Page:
Three years later, the family returned home. While one saga tells of a quick stop in Norway, both sagas tell of Gudrid’s return to Iceland, at a farm called Glaumbær (now a protected site owned by the National Museum of Iceland).
The Saga of the Greenlanders relates the chronicles of Gudrid’s life after her harrowing Greenland chapters. In her 40s or 50s, she made a pilgrimage to Rome almost entirely on foot. She then returned to Glaumbær as a “nun and recluse,” though scholars are unsure what a Viking nun in the 11th century looked like.
Gudrid’s story is cemented as a legend in both sagas. The Saga of the Greenlanders paints her as knowing “well how to carry herself among strangers.” This appears to be proven in Gudrid’s interaction with an indigenous North American woman. From there, she became a matriarch for other Icelanders to follow in her footsteps.
The Saga of Erik the Red describes her as the “fairest of women,” with a melodious singing voice. Her role in the saga has been so vital that it has also been known to be called Gudrid’s Saga.
At her birth home of Laugarbrekka in western Iceland, one can find a sculpture of the celebrated explorer in which Gudrid stands over a dragon’s head that forms the bow of her small boat, carrying Snorri on her shoulder as she eyes the seas before her.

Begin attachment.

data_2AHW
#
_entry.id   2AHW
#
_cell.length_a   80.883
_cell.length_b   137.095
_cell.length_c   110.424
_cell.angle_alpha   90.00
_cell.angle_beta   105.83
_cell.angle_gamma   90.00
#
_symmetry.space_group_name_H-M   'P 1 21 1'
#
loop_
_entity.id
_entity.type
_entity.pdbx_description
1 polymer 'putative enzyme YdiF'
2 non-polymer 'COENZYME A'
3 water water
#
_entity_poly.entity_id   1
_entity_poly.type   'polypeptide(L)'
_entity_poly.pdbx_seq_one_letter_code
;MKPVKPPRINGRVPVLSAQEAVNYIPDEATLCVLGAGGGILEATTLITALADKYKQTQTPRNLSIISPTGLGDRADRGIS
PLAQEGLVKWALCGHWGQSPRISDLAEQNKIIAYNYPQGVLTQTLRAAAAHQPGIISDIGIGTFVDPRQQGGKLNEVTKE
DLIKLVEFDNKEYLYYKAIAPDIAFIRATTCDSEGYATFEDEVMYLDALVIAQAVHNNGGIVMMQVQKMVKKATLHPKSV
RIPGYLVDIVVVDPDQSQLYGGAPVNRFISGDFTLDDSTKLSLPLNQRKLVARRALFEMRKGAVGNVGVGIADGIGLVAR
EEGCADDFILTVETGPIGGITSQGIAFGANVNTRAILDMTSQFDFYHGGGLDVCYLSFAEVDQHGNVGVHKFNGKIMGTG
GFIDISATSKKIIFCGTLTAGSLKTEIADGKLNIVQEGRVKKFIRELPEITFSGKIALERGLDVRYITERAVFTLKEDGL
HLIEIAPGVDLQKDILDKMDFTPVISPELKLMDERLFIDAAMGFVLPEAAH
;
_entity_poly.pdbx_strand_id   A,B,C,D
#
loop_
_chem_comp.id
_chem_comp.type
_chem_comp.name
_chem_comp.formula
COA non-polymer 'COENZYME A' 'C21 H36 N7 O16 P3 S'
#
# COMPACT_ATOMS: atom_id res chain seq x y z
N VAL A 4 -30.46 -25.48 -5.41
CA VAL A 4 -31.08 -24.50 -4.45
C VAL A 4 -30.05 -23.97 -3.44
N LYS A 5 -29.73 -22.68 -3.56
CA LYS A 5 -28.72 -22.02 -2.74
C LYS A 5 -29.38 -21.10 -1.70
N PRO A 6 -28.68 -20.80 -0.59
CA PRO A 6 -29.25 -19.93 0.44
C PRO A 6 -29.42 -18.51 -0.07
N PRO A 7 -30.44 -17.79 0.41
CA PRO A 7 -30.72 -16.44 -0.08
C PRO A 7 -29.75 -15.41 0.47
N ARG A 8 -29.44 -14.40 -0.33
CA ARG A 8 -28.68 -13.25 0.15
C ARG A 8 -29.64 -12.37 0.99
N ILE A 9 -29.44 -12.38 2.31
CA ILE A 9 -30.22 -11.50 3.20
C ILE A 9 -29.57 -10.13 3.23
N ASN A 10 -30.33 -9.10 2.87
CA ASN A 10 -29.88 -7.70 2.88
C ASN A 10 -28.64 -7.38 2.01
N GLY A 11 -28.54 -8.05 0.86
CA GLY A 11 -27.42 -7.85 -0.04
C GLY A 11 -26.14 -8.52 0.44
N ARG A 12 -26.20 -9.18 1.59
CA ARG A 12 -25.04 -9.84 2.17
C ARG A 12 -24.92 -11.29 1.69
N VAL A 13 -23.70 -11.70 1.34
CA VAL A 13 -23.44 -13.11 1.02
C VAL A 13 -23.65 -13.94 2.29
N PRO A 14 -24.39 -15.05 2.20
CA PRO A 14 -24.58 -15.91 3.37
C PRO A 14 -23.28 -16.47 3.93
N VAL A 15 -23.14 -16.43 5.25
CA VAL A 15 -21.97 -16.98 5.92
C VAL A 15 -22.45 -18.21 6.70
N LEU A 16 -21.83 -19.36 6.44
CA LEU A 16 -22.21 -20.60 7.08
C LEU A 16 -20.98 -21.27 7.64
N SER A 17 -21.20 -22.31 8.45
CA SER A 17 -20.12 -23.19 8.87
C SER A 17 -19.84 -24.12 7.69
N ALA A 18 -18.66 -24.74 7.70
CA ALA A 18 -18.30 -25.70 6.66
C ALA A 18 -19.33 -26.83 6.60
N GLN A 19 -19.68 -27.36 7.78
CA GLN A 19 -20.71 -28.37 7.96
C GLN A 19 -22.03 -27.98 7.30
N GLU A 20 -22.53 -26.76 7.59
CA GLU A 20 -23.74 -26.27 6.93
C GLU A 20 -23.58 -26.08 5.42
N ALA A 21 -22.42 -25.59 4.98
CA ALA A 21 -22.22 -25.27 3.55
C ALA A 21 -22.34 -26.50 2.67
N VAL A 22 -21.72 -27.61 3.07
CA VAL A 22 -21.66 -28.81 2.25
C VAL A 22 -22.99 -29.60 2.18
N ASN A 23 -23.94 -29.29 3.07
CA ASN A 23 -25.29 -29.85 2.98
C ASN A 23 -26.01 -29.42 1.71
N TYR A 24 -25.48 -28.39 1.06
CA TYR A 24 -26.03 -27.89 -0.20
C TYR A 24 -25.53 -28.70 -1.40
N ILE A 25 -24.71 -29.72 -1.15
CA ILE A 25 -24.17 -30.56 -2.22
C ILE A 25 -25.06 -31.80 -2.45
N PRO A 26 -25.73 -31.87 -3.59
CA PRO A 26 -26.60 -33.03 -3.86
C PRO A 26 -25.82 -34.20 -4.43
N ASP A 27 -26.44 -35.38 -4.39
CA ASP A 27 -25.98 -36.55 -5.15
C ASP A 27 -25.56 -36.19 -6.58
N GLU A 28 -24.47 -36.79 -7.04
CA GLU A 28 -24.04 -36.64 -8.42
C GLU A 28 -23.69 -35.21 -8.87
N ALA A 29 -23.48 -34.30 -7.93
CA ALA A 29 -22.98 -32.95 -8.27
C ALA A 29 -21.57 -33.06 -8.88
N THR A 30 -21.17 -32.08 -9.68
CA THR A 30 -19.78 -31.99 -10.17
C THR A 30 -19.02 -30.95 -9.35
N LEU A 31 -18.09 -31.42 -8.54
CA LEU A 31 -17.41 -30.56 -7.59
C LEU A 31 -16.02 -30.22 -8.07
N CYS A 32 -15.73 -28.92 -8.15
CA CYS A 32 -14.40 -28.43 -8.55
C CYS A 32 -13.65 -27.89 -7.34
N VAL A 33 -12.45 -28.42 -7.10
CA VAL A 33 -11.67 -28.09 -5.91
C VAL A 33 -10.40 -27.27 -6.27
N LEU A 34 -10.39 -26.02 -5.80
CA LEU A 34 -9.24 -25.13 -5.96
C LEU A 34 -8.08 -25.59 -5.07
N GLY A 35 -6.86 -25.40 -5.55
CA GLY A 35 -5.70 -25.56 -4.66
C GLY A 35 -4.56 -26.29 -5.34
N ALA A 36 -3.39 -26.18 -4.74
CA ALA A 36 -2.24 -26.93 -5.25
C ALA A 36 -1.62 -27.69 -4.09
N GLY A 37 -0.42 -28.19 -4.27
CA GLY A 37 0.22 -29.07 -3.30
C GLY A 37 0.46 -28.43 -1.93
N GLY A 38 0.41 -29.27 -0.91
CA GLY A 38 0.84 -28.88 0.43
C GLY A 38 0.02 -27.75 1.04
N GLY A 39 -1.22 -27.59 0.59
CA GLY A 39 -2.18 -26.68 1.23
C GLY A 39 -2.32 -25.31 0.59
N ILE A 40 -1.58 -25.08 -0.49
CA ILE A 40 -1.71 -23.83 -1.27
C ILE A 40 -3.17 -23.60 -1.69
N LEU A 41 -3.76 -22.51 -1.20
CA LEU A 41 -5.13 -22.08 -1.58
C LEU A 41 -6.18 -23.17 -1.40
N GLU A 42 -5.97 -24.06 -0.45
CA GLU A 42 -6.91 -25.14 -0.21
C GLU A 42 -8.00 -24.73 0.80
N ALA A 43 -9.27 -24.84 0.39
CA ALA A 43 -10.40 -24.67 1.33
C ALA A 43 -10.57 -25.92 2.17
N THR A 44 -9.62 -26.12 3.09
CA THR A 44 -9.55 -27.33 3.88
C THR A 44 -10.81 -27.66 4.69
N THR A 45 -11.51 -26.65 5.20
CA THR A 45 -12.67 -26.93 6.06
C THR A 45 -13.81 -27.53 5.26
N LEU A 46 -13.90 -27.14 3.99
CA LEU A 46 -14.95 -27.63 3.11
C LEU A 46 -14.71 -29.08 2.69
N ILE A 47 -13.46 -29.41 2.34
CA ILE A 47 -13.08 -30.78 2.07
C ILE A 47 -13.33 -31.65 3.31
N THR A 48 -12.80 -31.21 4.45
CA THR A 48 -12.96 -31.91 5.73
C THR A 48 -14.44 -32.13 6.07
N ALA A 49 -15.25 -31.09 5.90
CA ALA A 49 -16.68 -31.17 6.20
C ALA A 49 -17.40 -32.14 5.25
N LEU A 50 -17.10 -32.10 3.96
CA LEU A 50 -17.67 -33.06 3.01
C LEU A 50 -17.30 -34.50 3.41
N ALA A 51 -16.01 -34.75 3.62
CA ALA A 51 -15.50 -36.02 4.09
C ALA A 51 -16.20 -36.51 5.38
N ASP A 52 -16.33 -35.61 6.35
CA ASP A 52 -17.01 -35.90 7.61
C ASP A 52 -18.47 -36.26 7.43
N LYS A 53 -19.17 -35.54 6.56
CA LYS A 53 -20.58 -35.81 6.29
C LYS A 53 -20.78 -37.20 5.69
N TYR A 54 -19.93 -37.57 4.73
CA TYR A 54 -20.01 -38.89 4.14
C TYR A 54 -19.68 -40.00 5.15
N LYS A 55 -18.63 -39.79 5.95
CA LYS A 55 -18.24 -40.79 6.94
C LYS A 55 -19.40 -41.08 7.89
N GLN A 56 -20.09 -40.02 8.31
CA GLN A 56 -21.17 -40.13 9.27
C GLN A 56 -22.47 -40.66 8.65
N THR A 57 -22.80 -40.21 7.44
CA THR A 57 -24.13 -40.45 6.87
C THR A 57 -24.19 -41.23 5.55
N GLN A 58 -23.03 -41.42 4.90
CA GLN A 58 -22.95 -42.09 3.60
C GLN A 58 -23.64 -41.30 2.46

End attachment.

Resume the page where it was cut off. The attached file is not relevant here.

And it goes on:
As with countless ancient texts and tales, these stories tend to become blurred over time, leaving the particulars to be questioned by historians. Medieval tales would include supernatural elements like ghosts, dragons, witches and other mythical forces, and Gudrid’s sagas were no exception.
However, the sagas do include references to documented events and figures, such as the names of kings and queens, real battles, settlements and cities. “[The sagas] all claim to present some kind of truth,” wrote scholar Lans Lonnorth.
Nancy Marie Brown, author of a 2007 biography about Gudrid titled The Far Traveler: Voyages of a Viking Woman, believes that seeking the plausibility of the tale instead of the whole truth is a “far better barometer for testing the stories’ veracity.”
Both sagas of Gudrid were passed down orally for two centuries before they were finally chronicled in the 13th century. Had the written tales become too far-fetched, those familiar with the characters portrayed would likely have said something against them.
Moreover, Brown and other scholars believe that some parts of the stories are based on actual events, despite the presence of supernatural elements. Archaeologists have also claimed to have unearthed Gudrid’s final Glaumbær house in Iceland, offering hope that archaeology could help in verifying the stories.
L’Anse aux Meadows, located in Newfoundland, is the only known Viking settlement in North America, having served as the staging grounds of exploration southwards. Carbon dating has put the foundation of the settlement at around 1000 A.D., around the same time as Erik the Red and Gudrid’s times in the New World.
Genealogy also sees the passing of the story to other authors and descendants of Gudrid.
Even with new findings from different fields of research, there are still more questions than answers; yet there is little doubt about the influence Gudrid had and perseverance she displayed in her arduous adventures in exploration.